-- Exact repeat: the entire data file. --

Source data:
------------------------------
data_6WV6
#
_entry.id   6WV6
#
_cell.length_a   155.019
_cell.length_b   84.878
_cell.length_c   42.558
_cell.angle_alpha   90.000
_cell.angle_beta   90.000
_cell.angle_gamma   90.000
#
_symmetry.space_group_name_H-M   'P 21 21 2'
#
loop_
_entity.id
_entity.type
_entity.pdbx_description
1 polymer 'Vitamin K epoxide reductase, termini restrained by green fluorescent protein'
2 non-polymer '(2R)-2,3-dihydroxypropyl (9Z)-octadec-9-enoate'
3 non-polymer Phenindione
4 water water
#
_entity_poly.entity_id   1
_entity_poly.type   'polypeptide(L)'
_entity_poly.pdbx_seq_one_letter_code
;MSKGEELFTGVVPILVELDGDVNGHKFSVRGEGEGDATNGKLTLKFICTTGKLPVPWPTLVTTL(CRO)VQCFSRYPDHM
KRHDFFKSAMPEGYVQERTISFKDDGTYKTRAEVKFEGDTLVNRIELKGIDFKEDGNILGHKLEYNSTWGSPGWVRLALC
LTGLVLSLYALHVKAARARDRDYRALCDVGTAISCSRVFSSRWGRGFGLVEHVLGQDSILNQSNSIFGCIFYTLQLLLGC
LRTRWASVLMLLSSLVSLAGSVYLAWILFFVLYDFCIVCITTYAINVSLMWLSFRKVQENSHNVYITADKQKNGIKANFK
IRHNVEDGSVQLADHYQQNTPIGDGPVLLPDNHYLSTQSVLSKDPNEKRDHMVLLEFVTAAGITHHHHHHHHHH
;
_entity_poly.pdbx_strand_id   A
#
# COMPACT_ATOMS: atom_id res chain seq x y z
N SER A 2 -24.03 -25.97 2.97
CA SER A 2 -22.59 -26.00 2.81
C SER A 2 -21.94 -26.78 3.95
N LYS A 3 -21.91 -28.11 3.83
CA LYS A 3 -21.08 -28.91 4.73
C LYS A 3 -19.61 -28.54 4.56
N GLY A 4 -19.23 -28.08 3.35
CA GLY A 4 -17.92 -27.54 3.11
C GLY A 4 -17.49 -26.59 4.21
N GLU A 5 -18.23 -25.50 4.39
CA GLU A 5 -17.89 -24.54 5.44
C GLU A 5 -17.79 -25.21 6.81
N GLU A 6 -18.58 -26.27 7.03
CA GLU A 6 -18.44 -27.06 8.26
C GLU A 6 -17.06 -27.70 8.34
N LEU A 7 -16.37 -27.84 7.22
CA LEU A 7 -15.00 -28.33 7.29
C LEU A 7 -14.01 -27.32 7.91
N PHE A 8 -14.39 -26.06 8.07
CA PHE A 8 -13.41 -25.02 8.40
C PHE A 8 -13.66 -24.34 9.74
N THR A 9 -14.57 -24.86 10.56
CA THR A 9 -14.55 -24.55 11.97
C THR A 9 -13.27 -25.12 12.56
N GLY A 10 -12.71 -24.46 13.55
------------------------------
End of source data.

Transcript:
data_6WV6
#
_entry.id   6WV6
#
_cell.length_a   155.019
_cell.length_b   84.878
_cell.length_c   42.558
_cell.angle_alpha   90.000
_cell.angle_beta   90.000
_cell.angle_gamma   90.000
#
_symmetry.space_group_name_H-M   'P 21 21 2'
#
loop_
_entity.id
_entity.type
_entity.pdbx_description
1 polymer 'Vitamin K epoxide reductase, termini restrained by green fluorescent protein'
2 non-polymer '(2R)-2,3-dihydroxypropyl (9Z)-octadec-9-enoate'
3 non-polymer Phenindione
4 water water
#
_entity_poly.entity_id   1
_entity_poly.type   'polypeptide(L)'
_entity_poly.pdbx_seq_one_letter_code
;MSKGEELFTGVVPILVELDGDVNGHKFSVRGEGEGDATNGKLTLKFICTTGKLPVPWPTLVTTL(CRO)VQCFSRYPDHM
KRHDFFKSAMPEGYVQERTISFKDDGTYKTRAEVKFEGDTLVNRIELKGIDFKEDGNILGHKLEYNSTWGSPGWVRLALC
LTGLVLSLYALHVKAARARDRDYRALCDVGTAISCSRVFSSRWGRGFGLVEHVLGQDSILNQSNSIFGCIFYTLQLLLGC
LRTRWASVLMLLSSLVSLAGSVYLAWILFFVLYDFCIVCITTYAINVSLMWLSFRKVQENSHNVYITADKQKNGIKANFK
IRHNVEDGSVQLADHYQQNTPIGDGPVLLPDNHYLSTQSVLSKDPNEKRDHMVLLEFVTAAGITHHHHHHHHHH
;
_entity_poly.pdbx_strand_id   A
#
# COMPACT_ATOMS: atom_id res chain seq x y z
N SER A 2 -24.03 -25.97 2.97
CA SER A 2 -22.59 -26.00 2.81
C SER A 2 -21.94 -26.78 3.95
N LYS A 3 -21.91 -28.11 3.83
CA LYS A 3 -21.08 -28.91 4.73
C LYS A 3 -19.61 -28.54 4.56
N GLY A 4 -19.23 -28.08 3.35
CA GLY A 4 -17.92 -27.54 3.11
C GLY A 4 -17.49 -26.59 4.21
N GLU A 5 -18.23 -25.50 4.39
CA GLU A 5 -17.89 -24.54 5.44
C GLU A 5 -17.79 -25.21 6.81
N GLU A 6 -18.58 -26.27 7.03
CA GLU A 6 -18.44 -27.06 8.26
C GLU A 6 -17.06 -27.70 8.34
N LEU A 7 -16.37 -27.84 7.22
CA LEU A 7 -15.00 -28.33 7.29
C LEU A 7 -14.01 -27.32 7.91
N PHE A 8 -14.39 -26.06 8.07
CA PHE A 8 -13.41 -25.02 8.40
C PHE A 8 -13.66 -24.34 9.74
N THR A 9 -14.57 -24.86 10.56
CA THR A 9 -14.55 -24.55 11.97
C THR A 9 -13.27 -25.12 12.56
N GLY A 10 -12.71 -24.46 13.55